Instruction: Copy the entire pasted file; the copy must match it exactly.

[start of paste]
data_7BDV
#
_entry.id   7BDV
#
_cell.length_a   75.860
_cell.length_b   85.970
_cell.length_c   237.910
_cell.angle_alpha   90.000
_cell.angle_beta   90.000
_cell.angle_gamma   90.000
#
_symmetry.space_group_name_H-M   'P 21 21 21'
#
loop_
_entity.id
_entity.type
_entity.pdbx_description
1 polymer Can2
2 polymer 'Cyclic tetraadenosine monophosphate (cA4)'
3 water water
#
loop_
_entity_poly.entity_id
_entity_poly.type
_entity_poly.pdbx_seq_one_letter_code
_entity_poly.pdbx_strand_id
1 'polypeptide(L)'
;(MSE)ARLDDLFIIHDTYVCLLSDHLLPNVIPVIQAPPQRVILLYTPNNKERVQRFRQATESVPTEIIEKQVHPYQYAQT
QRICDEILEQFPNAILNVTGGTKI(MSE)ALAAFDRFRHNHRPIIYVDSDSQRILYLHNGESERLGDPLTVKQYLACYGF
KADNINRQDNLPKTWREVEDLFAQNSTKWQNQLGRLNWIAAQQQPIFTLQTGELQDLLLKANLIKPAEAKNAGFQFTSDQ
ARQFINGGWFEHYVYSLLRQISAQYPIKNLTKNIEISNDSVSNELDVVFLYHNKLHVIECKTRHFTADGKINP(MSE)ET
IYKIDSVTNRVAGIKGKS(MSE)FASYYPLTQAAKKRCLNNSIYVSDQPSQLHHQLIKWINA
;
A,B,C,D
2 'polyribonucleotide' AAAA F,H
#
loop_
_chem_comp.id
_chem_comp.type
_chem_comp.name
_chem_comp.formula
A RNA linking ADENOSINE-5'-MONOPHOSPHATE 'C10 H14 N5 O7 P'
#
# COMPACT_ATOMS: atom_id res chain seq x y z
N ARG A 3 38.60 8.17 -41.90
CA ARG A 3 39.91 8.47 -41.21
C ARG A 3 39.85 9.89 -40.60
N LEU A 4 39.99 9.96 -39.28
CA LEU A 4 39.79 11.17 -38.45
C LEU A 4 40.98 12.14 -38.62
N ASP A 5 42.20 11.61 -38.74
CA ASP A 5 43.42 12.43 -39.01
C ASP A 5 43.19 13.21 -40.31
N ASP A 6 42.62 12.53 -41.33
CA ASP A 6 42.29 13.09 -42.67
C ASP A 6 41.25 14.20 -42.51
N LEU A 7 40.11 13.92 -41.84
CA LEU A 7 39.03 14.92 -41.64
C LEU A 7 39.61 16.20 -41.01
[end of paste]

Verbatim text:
data_7BDV
#
_entry.id   7BDV
#
_cell.length_a   75.860
_cell.length_b   85.970
_cell.length_c   237.910
_cell.angle_alpha   90.000
_cell.angle_beta   90.000
_cell.angle_gamma   90.000
#
_symmetry.space_group_name_H-M   'P 21 21 21'
#
loop_
_entity.id
_entity.type
_entity.pdbx_description
1 polymer Can2
2 polymer 'Cyclic tetraadenosine monophosphate (cA4)'
3 water water
#
loop_
_entity_poly.entity_id
_entity_poly.type
_entity_poly.pdbx_seq_one_letter_code
_entity_poly.pdbx_strand_id
1 'polypeptide(L)'
;(MSE)ARLDDLFIIHDTYVCLLSDHLLPNVIPVIQAPPQRVILLYTPNNKERVQRFRQATESVPTEIIEKQVHPYQYAQT
QRICDEILEQFPNAILNVTGGTKI(MSE)ALAAFDRFRHNHRPIIYVDSDSQRILYLHNGESERLGDPLTVKQYLACYGF
KADNINRQDNLPKTWREVEDLFAQNSTKWQNQLGRLNWIAAQQQPIFTLQTGELQDLLLKANLIKPAEAKNAGFQFTSDQ
ARQFINGGWFEHYVYSLLRQISAQYPIKNLTKNIEISNDSVSNELDVVFLYHNKLHVIECKTRHFTADGKINP(MSE)ET
IYKIDSVTNRVAGIKGKS(MSE)FASYYPLTQAAKKRCLNNSIYVSDQPSQLHHQLIKWINA
;
A,B,C,D
2 'polyribonucleotide' AAAA F,H
#
loop_
_chem_comp.id
_chem_comp.type
_chem_comp.name
_chem_comp.formula
A RNA linking ADENOSINE-5'-MONOPHOSPHATE 'C10 H14 N5 O7 P'
#
# COMPACT_ATOMS: atom_id res chain seq x y z
N ARG A 3 38.60 8.17 -41.90
CA ARG A 3 39.91 8.47 -41.21
C ARG A 3 39.85 9.89 -40.60
N LEU A 4 39.99 9.96 -39.28
CA LEU A 4 39.79 11.17 -38.45
C LEU A 4 40.98 12.14 -38.62
N ASP A 5 42.20 11.61 -38.74
CA ASP A 5 43.42 12.43 -39.01
C ASP A 5 43.19 13.21 -40.31
N ASP A 6 42.62 12.53 -41.33
CA ASP A 6 42.29 13.09 -42.67
C ASP A 6 41.25 14.20 -42.51
N LEU A 7 40.11 13.92 -41.84
CA LEU A 7 39.03 14.92 -41.64
C LEU A 7 39.61 16.20 -41.01